Additional Research Shows Low-Dose Naltrexone Reduces Fibromyalgia Pain
In April 2009 I told you about a pilot study in which low-dose naltrexone (LDN) showed great promise as a fibromyalgia treatment. In that study, all 10 of the participants reported a reduction in fibromyalgia symptoms, with 60% of them experiencing more than a 30% reduction in pain and fatigue.
More recently, Jarred Younger, PhD, of Stanford University School of Medicine, and colleagues (authors of the first study) presented their findings from a second LDN study at the American Academy of Pain Medicine meeting.
The investigators expanded on their original LDN research by conducting a placebo-controlled, double-blind, crossover trial of 30 women with fibromyalgia. They found that half of the women reported feeling very much or much improved and an additional 25% said they felt minimally improved while taking the LDN. The only side effects reported were vivid dreams (37%) and headache (16%).
Naltrexone is an opioid receptor antagonist and is FDA approved for the management of alcohol and opioid addiction. However, its effectiveness at low doses with fibromyalgia is not due to its opioid antagonistic effects but is thought to be related to its ability to stifle an immune response which causes inflammatory cytokines to be released.
Survey of FM Patients: Naltrexone Gets High Scores
CureTogether is a Website that gathers patients around the world together to share information and compare the effectiveness of treatments. They conducted a survey of fibromyalgia patients who were taking LDN and found that 26 out of 44 reported a major improvement in symptoms since starting the LDN – that's 59%. In fact, LDN was ranked and the #1 most effective treatment for FM by their members, followed by rest, getting enough sleep, hot showers/baths and heating packs/pads.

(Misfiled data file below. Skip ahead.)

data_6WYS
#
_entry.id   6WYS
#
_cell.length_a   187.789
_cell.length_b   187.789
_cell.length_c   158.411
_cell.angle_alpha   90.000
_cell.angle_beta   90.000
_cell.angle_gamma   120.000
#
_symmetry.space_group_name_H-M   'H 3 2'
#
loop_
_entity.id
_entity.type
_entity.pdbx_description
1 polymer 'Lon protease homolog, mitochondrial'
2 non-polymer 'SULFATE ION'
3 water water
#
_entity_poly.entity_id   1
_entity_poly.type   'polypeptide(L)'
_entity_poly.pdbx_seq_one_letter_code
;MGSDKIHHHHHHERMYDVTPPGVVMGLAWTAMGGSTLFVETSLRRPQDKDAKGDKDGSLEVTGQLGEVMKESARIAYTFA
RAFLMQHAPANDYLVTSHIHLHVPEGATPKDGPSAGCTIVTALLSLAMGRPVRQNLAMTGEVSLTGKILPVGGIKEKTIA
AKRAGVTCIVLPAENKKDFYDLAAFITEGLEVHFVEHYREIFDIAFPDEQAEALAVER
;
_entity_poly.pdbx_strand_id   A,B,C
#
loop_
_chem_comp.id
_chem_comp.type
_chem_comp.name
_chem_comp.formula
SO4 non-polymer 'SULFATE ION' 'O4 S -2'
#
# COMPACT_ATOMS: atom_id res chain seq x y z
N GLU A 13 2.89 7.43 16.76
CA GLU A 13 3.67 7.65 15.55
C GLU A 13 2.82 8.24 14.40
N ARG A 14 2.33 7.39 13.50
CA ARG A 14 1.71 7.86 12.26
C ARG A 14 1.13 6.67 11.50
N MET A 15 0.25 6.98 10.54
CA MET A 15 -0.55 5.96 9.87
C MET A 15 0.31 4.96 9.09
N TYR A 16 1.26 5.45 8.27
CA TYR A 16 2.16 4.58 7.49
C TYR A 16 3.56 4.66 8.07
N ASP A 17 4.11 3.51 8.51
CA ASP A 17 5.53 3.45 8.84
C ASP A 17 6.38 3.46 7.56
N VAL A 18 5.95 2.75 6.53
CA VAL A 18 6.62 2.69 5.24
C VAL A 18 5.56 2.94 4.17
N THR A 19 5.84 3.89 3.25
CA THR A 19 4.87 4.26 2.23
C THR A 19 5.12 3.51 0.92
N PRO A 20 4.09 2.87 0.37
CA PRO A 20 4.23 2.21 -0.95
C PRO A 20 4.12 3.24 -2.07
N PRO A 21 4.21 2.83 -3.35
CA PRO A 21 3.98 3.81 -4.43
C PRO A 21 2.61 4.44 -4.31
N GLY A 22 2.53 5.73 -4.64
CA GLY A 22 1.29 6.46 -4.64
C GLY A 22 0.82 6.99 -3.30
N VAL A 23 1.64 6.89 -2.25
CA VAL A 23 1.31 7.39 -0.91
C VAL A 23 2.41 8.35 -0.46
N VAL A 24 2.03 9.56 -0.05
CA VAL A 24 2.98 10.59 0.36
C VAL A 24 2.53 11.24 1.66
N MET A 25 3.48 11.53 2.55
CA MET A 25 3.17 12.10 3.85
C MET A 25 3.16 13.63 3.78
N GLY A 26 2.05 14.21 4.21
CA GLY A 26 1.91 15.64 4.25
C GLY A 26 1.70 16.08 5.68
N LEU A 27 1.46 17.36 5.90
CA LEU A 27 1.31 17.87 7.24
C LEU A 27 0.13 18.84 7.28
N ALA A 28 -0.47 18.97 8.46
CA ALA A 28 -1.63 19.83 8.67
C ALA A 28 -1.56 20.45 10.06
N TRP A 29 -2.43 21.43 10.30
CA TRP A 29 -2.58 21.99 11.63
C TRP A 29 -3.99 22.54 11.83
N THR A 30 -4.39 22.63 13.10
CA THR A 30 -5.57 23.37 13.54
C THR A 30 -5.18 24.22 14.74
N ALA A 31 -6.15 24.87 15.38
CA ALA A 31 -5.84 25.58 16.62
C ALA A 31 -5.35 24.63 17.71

It's also interesting to note, in a CureTogether survey of ME/CFS patients, they found that although not as many ME/CFS patients had taken LDN, those who had found it to be the most effective medication they had tried.
Both the study authors and the survey sponsors are careful to note that additional studies need to be done to further determine the effectiveness for LDN for fibromyalgia. However, I have serious doubts as to whether really extensive clinical trials will ever be conducted. Naltrexone is already avaliable as a generic drug, so there is little motivation for the pharmaceutical manufacturers to spend the millions of dollars it takes to get it approved for fibromyalgia. Unless they can somehow change it enough that they could submit it to the FDA as a new drug, it will probably have to continue to be prescribed off-label for fibromyalgia and/or ME/CFS.
Younger J, Mackey S. “Fibromyalgia Symptoms Are Reduced by Low-Dose Naltrexone: A Pilot Study” Pain Med. 2009 May–Jun; 10(4): 663–672.
Younger J, et al "Low-dose naltrexone reduces the symptoms of fibromyalgia: A double-blind and placebo-controlled crossover study" AAPM 2012; Abstract 251.
Fiore, K. “Naltrexone May Lessen Chronic Pain.” MedPage Today. February 26, 2012.